Monthly Archives: September 2011

Sweet Pittosporum

Pittosporum undulatum

“Originally a scattered inhabitant of shady, rainforest gullies, it is highly opportunistic and now aggressively colonises almost any moist, shady location..” – NPOS p.196

Like the Fishbone Fern the sweet Pittosporum is a native plant that is now often considered a weed in urban bushland. Although the Sweet Pittosporum is different in that it’s also naturally found in the Sydney area.

We have a few of these in the front and back yard. It’s a small tree, the leaves are vivid green, shiny and have wavy margins, which is where is scientific name undulatum comes from. It’s meant to have a strong sweet smell when in flower. I’ve had a blocked nose for the week though and have not noticed it. The seeds are edible and were ground for food by Aboriginies.

Sweet Pittosporum
Sweet Pittosporum in the back yard next to the washing line. It's doing well considering it's growing on top of a large rock outcrop.
Sweet Pittosporum Flowers
Sweet Pittosporum Flowers - check out the two small green bugs

more info:

Pitted Crassula

Crassula multicava

Another breakout that has colonized large parts of the front garden. The Pitted Crassula,  also know as Cape Province Pygmy Weed is originally from South Africa and is considered by some to be a weed over here. It’s a small ground hugging plant with light green thick succulent leaves. The leaves are covered in small pitts or divots, flowers are white to light pink and look like a 4 pronged star.

Nothing much more to say except this plant’s days in the yard are numberd, on reflection of the time I spend gardening those numbers could be in the 1000’s, but they are still numbered.

Pitted Crassula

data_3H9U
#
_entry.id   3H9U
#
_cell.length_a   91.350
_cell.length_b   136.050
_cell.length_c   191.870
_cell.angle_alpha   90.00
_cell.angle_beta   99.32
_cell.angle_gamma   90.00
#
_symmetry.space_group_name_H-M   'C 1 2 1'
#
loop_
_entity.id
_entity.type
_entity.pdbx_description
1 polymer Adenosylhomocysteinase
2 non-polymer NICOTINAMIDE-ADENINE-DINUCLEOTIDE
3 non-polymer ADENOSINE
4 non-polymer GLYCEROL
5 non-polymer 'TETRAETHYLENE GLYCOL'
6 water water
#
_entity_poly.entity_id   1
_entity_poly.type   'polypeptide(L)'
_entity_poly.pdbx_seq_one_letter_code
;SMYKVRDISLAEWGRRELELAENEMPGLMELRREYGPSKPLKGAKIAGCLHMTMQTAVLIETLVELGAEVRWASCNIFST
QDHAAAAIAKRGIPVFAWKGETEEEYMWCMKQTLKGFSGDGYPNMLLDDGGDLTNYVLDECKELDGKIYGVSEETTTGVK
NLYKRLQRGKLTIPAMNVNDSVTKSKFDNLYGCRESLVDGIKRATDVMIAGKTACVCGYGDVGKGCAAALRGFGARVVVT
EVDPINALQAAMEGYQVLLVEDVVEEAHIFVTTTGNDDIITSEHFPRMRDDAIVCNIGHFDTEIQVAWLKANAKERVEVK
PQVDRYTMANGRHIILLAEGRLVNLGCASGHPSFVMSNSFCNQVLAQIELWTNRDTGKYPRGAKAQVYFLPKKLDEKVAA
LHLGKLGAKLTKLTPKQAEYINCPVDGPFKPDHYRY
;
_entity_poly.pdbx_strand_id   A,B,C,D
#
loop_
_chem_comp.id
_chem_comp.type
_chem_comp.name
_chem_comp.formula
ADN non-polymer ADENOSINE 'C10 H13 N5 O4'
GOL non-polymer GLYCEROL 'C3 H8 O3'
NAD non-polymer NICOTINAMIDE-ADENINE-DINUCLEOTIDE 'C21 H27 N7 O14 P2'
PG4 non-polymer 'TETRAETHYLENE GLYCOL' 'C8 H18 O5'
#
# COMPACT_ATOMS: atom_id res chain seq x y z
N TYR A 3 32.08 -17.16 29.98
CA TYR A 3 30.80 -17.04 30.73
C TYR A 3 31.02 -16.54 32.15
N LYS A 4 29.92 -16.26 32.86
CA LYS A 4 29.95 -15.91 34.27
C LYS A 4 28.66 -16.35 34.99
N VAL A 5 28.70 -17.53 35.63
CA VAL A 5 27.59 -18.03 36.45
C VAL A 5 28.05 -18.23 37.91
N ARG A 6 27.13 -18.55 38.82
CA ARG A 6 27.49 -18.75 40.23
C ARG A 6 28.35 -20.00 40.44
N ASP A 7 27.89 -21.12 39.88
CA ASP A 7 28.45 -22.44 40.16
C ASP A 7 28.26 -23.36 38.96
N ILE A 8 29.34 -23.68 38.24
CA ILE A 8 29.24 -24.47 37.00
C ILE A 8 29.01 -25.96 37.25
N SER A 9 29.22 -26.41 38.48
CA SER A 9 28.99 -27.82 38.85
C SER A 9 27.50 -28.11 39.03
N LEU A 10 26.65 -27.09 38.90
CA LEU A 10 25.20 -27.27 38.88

Pitted Crassula in the garden. There's a shoot of Lavender Scallop poking up in the center top of the picture, that's scheduled for termination too.

more info:

Coral Fern ( G. rupestris )

Gleichenia rupestris

NPOS p.314 

This coral fern was helpfully marked on the Mueller track in the wildflower gardens. It was growing on sandstone near the base of a small cliff. The species wasn’t indicated, but from the description in NPOS I think it’s Gleichenia rupestris. The fronds are flat on the underside and are larger and flatter than the pouched coral fern, the stalks are hairless.

Coral Fern
Coral Fern - no pouches here
Coral Fern
close up of fronds and hairless stalks of the Coral Fern

more info:

Mueller Track at the Wildflower Garden

Jess, Will and I went on another trip to the wildflower gardens. Kelly stayed at home with Tom to rest and recover from a cold. The rest of us had the worst of it yesterday.

We went in via the playground then on to explore the Mueller track for the first time. It was the first hot day of the season, was meant to be 28 and it did feel like it. Only a few meters out of the carpark we came across a large red bellied black snake by the side of the track enjoying the heat. We got a good close look, it didn’t seem too worried by us.

Just into the Mueller track the was a big nest of Jack Jumpers. Man I hate those things. Will was in the backpack and I carried Jess over. Just past the nest we came across another family coming the other way, I told them to look out for the ants. The mum jumped over, then the two daughters got scared and froze just in front of the ants nest and started screaming, then the mum started screaming “dont stand there! move move move!” quite a sight. It must have left an impression on Jess, the rest of the walk she was worried we might come across some more “bitey ants”

We came back up to the Solander trail at the hairpin and walked back to the playground for lunch. It was a good walk, Jess a Will seemed to like it, although they’d had enough by the end.

Red Bellied Black Snake
Red Bellied Black Snake by the side of the track
Will and the Snake
Will didn't pay much attention to the snake
Drink Stop
A short drink stop on the Mueller track